What: A platform that allows you to rent your house or car to photographers, film producers, and location scouts in search of space suitable to use in their creative project; they also provide booking, advice, and billing

Expected pay: $50+/hour

Commissions & Fees: 15%

Where: Los Angeles, New York (entire Tri-State region), and San Francisco. 

Requirements: You must be the owner of the property or have written approval from the owner to rent it out; have good photos; pass a site review; have a phone number, email address (to get and respond to rental requests) and a bank account, where they can direct-deposit your money.



  • Generally rents the space for 12-hour stretches to movie-makers
  • Your property doesn’t need to be pristine.
    • Site co-founder Mathieu Goudot says the site recently rented an empty lot in the desert to producers of a horror film. Listed properties range from elegant beach cottages to tiny ramshackle residences in the inner city. Each has its own market.
  • The amount you can and should charge is 3-5 times what you would normally charge to rent your home via Airbnb.
  • The site offers a liability policy to cover the property while it is rented and they take a deposit (50% of the rental amount).
  • You get paid for the rental on the day the rental occurs and have 72 hours after the completion of the shoot to report any property damage.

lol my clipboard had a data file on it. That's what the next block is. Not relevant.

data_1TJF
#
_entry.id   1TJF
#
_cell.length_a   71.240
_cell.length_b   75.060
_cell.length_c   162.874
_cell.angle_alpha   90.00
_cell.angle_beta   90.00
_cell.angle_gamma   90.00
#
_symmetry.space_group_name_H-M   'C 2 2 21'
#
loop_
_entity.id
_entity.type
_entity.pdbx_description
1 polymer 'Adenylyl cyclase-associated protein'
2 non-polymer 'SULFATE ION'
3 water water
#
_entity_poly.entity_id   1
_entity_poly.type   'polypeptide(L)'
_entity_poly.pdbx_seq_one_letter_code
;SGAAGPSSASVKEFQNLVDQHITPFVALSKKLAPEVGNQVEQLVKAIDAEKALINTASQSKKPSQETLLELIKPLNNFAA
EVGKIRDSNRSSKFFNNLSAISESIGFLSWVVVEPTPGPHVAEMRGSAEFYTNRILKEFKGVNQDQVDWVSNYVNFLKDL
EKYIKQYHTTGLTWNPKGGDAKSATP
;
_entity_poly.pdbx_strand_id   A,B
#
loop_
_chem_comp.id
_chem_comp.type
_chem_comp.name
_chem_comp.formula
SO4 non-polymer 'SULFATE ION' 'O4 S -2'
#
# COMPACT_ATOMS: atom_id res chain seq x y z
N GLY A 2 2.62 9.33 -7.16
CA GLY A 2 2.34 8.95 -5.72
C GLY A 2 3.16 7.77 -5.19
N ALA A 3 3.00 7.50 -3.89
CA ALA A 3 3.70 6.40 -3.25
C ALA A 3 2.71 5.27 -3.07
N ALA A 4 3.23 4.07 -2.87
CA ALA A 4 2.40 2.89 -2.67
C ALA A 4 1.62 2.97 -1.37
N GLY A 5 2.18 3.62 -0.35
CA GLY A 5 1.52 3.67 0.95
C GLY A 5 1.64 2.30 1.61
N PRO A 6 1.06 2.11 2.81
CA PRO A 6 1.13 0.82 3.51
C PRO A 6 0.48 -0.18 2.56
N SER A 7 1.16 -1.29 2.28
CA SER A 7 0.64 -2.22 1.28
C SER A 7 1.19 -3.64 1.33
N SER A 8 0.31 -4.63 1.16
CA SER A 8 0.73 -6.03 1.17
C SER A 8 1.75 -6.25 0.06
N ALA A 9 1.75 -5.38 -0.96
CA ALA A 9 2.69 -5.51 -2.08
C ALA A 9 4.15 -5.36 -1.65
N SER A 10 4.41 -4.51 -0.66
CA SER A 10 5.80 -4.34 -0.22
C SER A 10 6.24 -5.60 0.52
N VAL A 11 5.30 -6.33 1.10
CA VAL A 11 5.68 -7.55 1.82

• If you have a luxury or classic car — even a junky classic, like a rusty 1965 Corvair — you may also be able to rent that through Giggster too.
    • Because this is for the movies, you can specify that no one drives the car or only you can drive the car. The rates are generous.
  • You can also require that renters pay for a “site rep” — an independent individual, who remains onsite throughout filming to ensure everyone follows the rules of your contract.
  • Giggster has a phone number on its “contact us” page and executives at the company answer it.


  • There are likely to be more people on your property than there would be if you were renting to a tourist.
    • That creates its own set of risks, like a greater chance of people hurting themselves on your property or damaging your things.


Giggster advises demanding to see permits and production insurance documents. Giggster’s insurance policy is liability coverage only, protecting you from getting sued if someone gets injured on your property. It does not cover property damage. Property damage coverage would come from the deposit and from the producer’s production insurance policy. 

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